A Skinful of Shadows by Frances Hardinge || Ethereal and Unusual

“If someone throws aside their pride and begs with all their heart, and if they do so in vain, then they are never quite the same person afterwards. Something in them dies, and something else comes to life.”
Skinful of Shadows Cover

This is the story of a bear-hearted girl . . .

Sometimes, when a person dies, their spirit goes looking for somewhere to hide. 
Some people have space within them, perfect for hiding. 

Twelve-year-old Makepeace has learned to defend herself from the ghosts which try to possess her in the night, desperate for refuge, but one day a dreadful event causes her to drop her guard. 

And now there’s a spirit inside her. 

The spirit is wild, brutish and strong, and it may be her only defence when she is sent to live with her father’s rich and powerful ancestors. There is talk of civil war, and they need people like her to protect their dark and terrible family secret. 

But as she plans her escape and heads out into a country torn apart by war, Makepeace must decide which is worse: possession – or death.


Going into this review, I’m going to admit that I’m at a lost for specific words. Frances Hardinge has that effect, strangely enough. Her work has this unusual quality to it that I struggle to pin down but enjoy all the same, and the genres she blends are oddly complementary.

Earlier this year, I read The Lie Tree, a historical fiction novel with the faintest element of fantasy that turned the whole story into a dark and compelling read. It was eerie and unsettling and captivating, and somehow, in a whole new setting and with new fantastic elements, Hardinge has managed to reproduce that odd feeling in A Skinful of Shadows.

I was worried going in. It opened rather stiffly, and almost religiously, a combination I’m not keen on. But so quickly, it shed that shell, moving away from purely historical 1640s England into an England with ghosts hungry for bodies to keep them from unraveling after death. It was not a novel about religion, written in inflexible prose. It unfurled into a novel about fighting back, fighting for the right reasons, blossoming into something completely unique.

I really wish I could be less vague. I do. But there’s something about the quality of the novel that’s so incredibly elusive to me, that I don’t think I could adequately describe to anyone but folks who’ve already read it. That’s unusual in itself, given that I’m not often at a loss for words. But I am here, happily so.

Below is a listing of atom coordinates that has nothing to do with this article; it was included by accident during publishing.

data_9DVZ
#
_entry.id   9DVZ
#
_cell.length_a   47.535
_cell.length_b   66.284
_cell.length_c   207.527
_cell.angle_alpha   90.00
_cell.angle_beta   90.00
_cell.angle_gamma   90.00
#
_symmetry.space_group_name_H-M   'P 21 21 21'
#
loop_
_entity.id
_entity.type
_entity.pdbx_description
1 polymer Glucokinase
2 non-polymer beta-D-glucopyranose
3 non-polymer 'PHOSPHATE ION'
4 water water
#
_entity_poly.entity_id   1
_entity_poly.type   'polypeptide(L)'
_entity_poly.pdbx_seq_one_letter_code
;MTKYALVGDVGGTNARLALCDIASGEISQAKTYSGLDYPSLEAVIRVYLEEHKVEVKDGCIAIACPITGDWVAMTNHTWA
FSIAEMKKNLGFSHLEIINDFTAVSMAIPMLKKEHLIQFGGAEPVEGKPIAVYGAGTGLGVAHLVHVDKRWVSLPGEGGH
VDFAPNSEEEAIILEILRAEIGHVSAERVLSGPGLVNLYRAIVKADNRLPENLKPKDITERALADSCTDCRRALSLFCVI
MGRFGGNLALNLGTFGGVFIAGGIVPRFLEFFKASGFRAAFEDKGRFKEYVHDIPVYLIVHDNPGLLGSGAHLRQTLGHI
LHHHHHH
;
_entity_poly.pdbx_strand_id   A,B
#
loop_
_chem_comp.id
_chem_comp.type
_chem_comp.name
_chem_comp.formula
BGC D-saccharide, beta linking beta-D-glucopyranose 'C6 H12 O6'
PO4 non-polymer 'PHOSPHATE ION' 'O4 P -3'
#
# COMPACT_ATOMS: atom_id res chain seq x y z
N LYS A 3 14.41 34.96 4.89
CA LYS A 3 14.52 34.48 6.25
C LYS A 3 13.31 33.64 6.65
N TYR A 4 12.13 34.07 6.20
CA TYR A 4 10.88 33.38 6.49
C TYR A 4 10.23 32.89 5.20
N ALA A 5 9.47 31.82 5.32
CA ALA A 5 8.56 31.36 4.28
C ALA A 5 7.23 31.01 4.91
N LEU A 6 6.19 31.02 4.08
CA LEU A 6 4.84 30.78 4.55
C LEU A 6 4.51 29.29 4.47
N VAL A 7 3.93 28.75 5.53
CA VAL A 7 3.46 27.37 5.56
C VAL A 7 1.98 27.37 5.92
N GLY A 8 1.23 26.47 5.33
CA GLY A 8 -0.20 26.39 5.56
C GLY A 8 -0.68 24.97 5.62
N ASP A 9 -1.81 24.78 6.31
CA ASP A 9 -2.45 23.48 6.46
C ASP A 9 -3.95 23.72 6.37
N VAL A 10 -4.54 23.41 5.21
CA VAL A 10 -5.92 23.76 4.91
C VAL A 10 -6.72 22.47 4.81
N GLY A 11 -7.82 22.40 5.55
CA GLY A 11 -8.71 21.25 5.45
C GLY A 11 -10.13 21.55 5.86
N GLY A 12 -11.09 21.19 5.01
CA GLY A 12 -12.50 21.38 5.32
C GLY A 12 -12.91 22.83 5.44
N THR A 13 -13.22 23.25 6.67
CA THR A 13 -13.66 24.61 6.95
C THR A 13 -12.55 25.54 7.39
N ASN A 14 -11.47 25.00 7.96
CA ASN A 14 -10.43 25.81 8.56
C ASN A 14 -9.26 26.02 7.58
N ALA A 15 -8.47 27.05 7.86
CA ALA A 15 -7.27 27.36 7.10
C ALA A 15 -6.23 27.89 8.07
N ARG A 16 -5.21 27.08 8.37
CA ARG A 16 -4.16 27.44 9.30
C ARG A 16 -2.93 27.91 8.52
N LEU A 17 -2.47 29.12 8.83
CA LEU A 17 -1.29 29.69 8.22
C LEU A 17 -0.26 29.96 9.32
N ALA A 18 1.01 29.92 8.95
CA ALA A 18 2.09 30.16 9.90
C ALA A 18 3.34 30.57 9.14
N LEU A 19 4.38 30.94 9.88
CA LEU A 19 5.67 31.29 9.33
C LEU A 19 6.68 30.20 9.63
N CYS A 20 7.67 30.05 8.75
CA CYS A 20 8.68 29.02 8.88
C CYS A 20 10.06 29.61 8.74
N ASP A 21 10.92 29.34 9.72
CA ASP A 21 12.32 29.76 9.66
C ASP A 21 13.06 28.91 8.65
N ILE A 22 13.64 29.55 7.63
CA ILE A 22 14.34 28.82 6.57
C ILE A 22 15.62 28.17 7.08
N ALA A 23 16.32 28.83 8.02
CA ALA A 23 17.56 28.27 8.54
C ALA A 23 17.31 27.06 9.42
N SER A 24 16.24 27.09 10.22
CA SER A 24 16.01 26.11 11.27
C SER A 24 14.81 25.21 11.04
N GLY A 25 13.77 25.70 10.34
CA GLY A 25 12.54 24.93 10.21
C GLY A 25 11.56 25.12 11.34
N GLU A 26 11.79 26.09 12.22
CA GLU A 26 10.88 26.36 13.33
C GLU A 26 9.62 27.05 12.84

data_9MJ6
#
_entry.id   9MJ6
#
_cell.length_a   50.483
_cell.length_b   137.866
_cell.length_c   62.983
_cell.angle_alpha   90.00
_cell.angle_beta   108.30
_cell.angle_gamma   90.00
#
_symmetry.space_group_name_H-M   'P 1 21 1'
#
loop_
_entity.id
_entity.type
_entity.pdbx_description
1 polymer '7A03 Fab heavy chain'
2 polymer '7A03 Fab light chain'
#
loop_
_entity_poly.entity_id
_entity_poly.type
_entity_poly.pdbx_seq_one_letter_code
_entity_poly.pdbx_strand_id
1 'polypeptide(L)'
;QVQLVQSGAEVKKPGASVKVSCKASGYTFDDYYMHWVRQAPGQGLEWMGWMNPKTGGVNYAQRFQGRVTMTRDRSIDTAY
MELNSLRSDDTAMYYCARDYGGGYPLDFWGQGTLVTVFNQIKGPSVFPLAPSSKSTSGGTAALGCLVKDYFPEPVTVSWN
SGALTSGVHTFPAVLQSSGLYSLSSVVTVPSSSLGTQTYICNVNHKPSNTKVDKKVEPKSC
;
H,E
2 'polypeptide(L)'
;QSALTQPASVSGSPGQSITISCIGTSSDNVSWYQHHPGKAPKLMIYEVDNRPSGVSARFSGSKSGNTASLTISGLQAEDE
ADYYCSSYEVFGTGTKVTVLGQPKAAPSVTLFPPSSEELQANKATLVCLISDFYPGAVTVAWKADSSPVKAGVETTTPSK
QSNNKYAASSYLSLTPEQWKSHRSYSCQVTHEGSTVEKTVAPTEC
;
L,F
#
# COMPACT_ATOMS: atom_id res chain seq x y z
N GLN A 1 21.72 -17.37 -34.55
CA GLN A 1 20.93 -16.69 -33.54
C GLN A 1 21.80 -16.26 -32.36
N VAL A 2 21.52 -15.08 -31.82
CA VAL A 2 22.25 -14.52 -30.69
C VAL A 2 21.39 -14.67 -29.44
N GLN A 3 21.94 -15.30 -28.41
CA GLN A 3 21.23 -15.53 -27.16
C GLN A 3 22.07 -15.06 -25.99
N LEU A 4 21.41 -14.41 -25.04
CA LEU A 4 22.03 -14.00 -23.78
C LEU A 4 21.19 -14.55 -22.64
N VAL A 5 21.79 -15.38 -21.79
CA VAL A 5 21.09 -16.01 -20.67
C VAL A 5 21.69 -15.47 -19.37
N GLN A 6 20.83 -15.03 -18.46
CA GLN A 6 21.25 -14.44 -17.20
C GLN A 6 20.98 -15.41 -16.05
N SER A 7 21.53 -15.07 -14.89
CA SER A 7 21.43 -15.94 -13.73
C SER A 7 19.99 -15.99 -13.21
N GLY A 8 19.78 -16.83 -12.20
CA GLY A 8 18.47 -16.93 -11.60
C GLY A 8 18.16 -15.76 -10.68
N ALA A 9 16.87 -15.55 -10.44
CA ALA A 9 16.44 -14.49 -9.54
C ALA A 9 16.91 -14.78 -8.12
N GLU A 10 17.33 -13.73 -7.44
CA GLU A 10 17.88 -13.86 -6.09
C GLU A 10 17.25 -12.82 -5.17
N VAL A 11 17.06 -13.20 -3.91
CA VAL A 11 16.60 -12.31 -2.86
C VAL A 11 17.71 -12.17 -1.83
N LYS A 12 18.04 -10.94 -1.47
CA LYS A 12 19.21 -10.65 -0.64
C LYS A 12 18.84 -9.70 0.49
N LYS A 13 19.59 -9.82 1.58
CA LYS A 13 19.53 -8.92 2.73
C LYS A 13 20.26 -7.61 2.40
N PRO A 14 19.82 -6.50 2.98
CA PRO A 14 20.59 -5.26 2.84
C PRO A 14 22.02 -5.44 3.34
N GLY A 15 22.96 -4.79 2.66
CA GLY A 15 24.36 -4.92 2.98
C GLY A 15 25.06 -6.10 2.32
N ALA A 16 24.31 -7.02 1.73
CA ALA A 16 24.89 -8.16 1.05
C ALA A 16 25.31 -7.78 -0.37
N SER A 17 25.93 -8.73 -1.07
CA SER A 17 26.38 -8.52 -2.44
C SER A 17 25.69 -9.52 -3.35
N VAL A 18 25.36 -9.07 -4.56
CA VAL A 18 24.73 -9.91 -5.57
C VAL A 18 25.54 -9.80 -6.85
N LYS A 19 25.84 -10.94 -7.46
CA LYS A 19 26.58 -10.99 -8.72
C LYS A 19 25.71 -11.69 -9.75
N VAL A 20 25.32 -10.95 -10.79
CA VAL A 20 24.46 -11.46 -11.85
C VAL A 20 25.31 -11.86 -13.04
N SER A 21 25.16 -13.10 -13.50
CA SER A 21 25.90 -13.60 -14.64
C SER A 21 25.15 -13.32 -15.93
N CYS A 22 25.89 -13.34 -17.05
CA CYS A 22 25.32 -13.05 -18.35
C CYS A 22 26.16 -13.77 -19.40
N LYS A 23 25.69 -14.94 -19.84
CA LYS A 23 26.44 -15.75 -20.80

I really enjoyed the main character’s growth, from scared little girl afraid to stop running away to scared girl afraid to stop running but fighting nonetheless. Makepeace (yes, that’s her name) is a wonderful example of a character who grows and learns and makes mistakes and adapts. She’s in regular peril, but she clings to what advantages she has and takes what risks she’s ready for in the name of freedom. She’s resourceful and persistent, and moreover, she’s compassionate, a trait I admire a lot in characters faced with decisions that will ultimately put them between a rock in a hard place. She isn’t perfect and doesn’t pretend to be.

And the plot? Oh my goodness, does it move. I couldn’t believe how much was packed into this book, how it came full circle. I wish maybe that it had been a little less full, but at the same time, it was never dull, especially as it came closer and closer to the climax. Plus, I adored the fantasy element Hardinge introduced in the form of ghosts; this isn’t a high fantasy sort of novel. It remains historical fiction with a single paranormal addition that somehow complements the historic aspects in the oddest ways. It’s a clever, engaging blend, and I think by having only a single fantasy element, Hardinge managed to develop it fully and carefully, instead of getting too caught up in all manner of magics.

My only complaint was that the side characters fell flat, including the antagonists’ motives, which felt rather familiar in some ways. Nonetheless, I liked Makepeace and the overall plot well enough to overlook this and stick to it through the end, and I’m very pleased that I did. Its odd charm won me over thoroughly, and I suspect I’ll be looking for more of Hardinge’s work in the future. She has a gift I can’t articulate, and I’m thoroughly impressed.

Have you read A Skinful of Shadows or any other novel by Frances Hardinge? Do you get what I mean by that quality I just can’t seem to name? And if you haven’t, are you interested enough to give it a go? Also, what books have you loved that captivate you in ways you just can’t explain?

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